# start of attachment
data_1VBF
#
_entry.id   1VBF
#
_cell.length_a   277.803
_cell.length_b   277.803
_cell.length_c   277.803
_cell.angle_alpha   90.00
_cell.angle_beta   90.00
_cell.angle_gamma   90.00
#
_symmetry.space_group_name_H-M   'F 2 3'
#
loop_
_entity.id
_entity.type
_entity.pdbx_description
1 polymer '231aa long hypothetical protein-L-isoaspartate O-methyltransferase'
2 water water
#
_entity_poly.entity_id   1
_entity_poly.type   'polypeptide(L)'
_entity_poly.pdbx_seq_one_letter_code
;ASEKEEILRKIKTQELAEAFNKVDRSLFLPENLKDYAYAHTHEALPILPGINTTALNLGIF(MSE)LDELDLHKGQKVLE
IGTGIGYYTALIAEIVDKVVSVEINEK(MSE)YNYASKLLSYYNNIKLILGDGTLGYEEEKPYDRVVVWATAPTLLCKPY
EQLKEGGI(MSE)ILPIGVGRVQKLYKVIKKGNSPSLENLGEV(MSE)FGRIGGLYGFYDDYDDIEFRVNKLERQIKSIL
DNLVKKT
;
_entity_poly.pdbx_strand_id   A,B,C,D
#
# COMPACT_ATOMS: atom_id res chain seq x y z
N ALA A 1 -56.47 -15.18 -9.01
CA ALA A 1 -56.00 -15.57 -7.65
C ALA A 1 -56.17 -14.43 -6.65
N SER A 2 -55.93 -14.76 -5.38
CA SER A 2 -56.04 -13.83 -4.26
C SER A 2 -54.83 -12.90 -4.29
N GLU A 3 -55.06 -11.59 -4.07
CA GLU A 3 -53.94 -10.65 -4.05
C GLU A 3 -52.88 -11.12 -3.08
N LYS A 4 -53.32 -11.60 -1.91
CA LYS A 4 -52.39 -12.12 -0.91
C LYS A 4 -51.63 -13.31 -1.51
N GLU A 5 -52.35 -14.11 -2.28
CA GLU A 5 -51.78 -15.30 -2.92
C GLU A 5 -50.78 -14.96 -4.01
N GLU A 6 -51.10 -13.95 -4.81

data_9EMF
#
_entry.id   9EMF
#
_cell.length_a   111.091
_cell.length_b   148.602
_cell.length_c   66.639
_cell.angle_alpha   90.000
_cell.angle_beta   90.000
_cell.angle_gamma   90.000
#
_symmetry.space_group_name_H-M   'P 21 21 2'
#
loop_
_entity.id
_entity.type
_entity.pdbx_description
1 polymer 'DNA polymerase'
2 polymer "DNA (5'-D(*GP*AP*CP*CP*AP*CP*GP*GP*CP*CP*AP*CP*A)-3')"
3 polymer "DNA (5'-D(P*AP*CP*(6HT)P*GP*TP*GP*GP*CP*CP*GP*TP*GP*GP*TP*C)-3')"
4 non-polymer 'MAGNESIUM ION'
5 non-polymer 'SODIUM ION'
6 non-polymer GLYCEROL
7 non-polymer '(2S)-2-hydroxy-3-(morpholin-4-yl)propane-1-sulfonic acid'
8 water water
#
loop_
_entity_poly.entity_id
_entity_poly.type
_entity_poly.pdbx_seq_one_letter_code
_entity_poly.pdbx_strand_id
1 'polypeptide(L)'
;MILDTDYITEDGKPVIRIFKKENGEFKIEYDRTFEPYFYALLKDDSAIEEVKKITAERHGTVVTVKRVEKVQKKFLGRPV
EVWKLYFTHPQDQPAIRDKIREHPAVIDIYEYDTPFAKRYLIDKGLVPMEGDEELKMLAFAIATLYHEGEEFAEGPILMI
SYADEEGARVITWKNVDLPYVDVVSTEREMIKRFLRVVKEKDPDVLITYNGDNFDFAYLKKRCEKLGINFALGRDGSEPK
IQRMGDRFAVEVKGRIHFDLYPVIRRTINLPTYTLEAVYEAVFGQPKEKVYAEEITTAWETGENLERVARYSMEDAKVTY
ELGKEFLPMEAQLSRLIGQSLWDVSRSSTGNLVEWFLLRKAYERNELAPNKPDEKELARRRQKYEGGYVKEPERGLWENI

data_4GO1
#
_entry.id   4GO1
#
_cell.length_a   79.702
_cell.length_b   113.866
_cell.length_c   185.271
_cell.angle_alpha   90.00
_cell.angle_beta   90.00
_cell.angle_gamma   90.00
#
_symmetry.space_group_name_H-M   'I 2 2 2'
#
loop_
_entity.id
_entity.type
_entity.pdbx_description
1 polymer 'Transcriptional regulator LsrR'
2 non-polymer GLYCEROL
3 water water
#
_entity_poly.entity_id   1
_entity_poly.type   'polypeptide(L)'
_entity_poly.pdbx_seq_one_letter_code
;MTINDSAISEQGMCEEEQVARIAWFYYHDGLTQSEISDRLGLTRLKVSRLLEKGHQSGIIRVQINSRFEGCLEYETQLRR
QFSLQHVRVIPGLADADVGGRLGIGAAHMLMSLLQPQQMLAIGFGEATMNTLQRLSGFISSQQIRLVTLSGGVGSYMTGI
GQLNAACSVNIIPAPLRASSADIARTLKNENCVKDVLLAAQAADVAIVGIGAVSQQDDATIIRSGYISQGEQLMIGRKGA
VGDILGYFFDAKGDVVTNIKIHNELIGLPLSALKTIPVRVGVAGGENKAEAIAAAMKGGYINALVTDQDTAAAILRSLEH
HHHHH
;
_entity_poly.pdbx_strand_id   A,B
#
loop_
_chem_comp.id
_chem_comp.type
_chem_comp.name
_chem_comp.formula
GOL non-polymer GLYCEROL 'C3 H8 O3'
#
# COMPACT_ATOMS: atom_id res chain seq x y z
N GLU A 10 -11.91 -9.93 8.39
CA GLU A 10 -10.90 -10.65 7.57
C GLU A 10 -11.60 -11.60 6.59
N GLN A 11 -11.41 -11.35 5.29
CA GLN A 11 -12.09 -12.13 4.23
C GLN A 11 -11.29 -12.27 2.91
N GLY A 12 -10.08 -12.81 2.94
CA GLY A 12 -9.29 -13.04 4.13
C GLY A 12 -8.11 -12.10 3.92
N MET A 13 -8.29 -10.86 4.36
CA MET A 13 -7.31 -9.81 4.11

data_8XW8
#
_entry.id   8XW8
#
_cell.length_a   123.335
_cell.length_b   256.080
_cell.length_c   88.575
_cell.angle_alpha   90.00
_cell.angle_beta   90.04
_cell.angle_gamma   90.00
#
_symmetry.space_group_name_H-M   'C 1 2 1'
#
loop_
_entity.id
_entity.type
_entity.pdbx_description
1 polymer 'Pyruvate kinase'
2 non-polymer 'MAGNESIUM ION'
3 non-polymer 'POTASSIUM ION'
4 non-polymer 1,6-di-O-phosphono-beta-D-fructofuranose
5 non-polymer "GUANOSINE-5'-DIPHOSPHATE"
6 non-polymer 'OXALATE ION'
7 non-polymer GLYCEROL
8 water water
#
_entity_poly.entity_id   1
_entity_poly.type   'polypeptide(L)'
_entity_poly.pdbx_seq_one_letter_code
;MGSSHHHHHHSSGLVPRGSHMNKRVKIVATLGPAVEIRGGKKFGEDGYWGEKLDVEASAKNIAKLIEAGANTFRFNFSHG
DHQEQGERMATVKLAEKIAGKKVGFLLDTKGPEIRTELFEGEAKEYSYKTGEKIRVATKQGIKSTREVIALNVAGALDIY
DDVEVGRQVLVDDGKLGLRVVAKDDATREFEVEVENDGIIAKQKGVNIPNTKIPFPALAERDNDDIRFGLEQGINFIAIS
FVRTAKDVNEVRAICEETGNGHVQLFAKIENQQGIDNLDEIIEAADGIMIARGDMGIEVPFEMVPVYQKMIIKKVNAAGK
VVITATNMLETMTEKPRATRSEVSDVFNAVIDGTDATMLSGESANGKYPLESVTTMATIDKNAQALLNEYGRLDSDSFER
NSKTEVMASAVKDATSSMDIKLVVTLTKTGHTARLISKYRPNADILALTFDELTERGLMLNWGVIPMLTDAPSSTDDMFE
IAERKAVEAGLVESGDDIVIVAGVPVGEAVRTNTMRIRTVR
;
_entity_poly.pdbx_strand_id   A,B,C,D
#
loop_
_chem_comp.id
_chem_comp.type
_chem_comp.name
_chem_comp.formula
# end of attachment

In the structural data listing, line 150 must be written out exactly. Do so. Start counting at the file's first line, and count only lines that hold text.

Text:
_entity.id